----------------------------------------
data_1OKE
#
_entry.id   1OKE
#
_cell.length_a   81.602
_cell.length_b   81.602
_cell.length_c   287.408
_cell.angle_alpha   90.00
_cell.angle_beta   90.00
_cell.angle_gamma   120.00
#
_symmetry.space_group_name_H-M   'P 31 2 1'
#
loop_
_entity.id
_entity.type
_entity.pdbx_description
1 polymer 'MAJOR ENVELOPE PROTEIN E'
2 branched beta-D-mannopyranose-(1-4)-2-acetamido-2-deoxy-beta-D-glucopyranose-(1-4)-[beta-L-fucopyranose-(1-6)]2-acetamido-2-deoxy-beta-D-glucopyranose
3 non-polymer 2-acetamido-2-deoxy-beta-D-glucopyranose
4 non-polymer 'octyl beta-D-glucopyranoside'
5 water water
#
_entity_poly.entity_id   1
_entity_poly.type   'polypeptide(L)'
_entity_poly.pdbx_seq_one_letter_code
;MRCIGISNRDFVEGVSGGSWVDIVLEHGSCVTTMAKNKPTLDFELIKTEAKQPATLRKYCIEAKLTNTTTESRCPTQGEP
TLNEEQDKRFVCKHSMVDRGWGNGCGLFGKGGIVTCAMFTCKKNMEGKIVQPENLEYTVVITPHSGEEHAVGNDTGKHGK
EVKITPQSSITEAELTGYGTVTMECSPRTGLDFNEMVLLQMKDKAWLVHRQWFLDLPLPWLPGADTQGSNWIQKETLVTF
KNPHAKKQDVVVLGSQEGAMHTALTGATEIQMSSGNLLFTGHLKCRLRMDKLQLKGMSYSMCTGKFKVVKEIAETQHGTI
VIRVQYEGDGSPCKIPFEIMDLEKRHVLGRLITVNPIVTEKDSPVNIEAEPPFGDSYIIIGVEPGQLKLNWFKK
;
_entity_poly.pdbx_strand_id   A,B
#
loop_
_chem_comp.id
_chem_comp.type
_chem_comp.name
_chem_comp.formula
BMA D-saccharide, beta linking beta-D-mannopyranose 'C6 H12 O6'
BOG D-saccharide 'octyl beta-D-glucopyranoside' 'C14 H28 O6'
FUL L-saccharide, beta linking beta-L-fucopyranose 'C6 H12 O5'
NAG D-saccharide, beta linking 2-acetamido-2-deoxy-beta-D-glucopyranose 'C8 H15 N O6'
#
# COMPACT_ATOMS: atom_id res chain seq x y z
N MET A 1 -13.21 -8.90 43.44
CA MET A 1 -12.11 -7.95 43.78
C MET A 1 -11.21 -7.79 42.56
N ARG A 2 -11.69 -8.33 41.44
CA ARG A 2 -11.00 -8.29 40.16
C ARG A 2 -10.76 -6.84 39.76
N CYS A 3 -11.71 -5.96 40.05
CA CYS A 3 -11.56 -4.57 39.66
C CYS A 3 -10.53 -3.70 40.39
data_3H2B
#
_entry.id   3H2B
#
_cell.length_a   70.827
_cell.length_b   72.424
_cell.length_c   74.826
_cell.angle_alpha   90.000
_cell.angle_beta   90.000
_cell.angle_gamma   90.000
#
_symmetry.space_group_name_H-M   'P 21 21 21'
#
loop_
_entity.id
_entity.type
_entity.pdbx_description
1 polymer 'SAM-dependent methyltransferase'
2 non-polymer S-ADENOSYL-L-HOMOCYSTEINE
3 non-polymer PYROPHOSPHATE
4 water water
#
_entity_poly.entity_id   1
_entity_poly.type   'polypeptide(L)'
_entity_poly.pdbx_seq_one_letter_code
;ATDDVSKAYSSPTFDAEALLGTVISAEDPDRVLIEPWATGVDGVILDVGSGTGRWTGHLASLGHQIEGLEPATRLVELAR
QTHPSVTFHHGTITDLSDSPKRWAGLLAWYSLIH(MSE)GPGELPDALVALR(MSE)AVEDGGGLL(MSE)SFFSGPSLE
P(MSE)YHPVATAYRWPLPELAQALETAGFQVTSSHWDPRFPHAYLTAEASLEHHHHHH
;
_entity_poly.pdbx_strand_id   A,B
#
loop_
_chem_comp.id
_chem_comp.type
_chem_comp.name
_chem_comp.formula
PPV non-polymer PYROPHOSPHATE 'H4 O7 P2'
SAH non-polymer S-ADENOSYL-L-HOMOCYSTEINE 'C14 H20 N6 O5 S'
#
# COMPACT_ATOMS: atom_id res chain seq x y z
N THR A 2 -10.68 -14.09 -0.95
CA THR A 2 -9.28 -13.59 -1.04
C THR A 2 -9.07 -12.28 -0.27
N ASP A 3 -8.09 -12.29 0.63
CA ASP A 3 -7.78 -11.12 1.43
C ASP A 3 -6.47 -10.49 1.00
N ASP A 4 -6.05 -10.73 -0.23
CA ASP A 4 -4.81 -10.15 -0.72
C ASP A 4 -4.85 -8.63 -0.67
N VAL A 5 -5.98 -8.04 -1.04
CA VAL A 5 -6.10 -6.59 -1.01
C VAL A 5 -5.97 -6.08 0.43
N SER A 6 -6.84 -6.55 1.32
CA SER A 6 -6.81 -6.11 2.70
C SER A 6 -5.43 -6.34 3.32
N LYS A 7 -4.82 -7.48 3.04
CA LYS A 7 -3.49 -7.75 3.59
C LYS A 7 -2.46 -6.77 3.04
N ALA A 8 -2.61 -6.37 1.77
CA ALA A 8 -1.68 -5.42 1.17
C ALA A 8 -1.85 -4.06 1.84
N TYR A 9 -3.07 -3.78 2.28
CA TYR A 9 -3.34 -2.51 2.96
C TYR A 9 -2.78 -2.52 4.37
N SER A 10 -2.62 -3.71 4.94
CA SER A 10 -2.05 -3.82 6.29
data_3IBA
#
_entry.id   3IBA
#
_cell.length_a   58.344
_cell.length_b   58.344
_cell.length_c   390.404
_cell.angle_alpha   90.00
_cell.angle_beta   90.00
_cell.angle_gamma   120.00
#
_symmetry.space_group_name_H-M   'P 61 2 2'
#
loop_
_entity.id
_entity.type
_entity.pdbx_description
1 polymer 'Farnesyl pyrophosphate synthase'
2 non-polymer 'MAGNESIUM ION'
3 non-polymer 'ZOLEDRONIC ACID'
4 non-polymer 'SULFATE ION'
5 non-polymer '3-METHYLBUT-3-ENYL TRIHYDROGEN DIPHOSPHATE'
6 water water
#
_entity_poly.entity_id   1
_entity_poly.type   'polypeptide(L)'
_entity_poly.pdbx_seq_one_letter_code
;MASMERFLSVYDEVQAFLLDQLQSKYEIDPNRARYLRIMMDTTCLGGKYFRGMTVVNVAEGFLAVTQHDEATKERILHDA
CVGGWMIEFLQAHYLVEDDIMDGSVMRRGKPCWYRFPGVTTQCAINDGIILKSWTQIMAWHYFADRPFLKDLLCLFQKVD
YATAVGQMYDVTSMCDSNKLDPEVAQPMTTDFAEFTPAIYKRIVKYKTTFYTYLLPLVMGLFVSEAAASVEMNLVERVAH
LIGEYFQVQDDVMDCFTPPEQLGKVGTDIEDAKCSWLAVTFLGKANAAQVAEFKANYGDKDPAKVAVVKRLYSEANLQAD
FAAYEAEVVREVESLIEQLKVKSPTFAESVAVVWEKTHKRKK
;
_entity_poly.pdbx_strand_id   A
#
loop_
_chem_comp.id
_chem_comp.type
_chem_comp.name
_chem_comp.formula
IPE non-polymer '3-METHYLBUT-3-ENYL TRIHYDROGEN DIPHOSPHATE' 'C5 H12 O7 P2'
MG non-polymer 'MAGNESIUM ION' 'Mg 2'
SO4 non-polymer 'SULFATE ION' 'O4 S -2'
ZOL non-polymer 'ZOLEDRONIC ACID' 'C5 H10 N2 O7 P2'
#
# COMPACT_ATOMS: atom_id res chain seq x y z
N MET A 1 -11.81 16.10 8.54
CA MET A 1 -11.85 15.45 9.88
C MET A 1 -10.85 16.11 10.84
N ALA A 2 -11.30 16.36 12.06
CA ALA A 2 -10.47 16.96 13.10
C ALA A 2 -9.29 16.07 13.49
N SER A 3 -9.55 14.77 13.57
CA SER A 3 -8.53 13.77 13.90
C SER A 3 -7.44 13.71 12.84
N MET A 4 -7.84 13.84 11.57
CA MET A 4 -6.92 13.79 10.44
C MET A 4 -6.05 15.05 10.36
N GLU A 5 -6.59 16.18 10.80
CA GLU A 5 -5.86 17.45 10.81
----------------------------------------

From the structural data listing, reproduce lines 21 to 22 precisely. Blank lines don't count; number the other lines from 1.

4 non-polymer 'octyl beta-D-glucopyranoside'
5 water water